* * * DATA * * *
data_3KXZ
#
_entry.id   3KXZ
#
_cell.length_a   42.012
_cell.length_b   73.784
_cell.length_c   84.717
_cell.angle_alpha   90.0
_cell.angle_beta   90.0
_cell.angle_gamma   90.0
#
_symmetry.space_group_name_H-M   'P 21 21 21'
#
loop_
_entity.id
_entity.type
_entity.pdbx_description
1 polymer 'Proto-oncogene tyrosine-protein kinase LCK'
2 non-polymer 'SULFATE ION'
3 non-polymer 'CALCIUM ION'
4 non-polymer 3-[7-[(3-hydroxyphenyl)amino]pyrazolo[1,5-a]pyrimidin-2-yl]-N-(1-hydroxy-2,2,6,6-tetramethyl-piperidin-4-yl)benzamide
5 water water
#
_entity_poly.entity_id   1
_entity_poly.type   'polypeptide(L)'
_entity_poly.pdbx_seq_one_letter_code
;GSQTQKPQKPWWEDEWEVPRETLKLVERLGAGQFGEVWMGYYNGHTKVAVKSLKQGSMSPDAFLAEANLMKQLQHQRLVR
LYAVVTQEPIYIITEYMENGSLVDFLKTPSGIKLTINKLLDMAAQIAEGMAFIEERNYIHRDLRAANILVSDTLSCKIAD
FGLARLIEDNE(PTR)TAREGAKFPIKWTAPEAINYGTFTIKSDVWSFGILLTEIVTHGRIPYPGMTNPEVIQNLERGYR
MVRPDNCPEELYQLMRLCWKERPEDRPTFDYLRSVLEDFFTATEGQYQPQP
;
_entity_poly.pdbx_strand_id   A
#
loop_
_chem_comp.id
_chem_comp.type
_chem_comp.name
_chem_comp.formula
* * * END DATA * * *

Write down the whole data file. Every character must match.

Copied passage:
data_3KXZ
#
_entry.id   3KXZ
#
_cell.length_a   42.012
_cell.length_b   73.784
_cell.length_c   84.717
_cell.angle_alpha   90.0
_cell.angle_beta   90.0
_cell.angle_gamma   90.0
#
_symmetry.space_group_name_H-M   'P 21 21 21'
#
loop_
_entity.id
_entity.type
_entity.pdbx_description
1 polymer 'Proto-oncogene tyrosine-protein kinase LCK'
2 non-polymer 'SULFATE ION'
3 non-polymer 'CALCIUM ION'
4 non-polymer 3-[7-[(3-hydroxyphenyl)amino]pyrazolo[1,5-a]pyrimidin-2-yl]-N-(1-hydroxy-2,2,6,6-tetramethyl-piperidin-4-yl)benzamide
5 water water
#
_entity_poly.entity_id   1
_entity_poly.type   'polypeptide(L)'
_entity_poly.pdbx_seq_one_letter_code
;GSQTQKPQKPWWEDEWEVPRETLKLVERLGAGQFGEVWMGYYNGHTKVAVKSLKQGSMSPDAFLAEANLMKQLQHQRLVR
LYAVVTQEPIYIITEYMENGSLVDFLKTPSGIKLTINKLLDMAAQIAEGMAFIEERNYIHRDLRAANILVSDTLSCKIAD
FGLARLIEDNE(PTR)TAREGAKFPIKWTAPEAINYGTFTIKSDVWSFGILLTEIVTHGRIPYPGMTNPEVIQNLERGYR
MVRPDNCPEELYQLMRLCWKERPEDRPTFDYLRSVLEDFFTATEGQYQPQP
;
_entity_poly.pdbx_strand_id   A
#
loop_
_chem_comp.id
_chem_comp.type
_chem_comp.name
_chem_comp.formula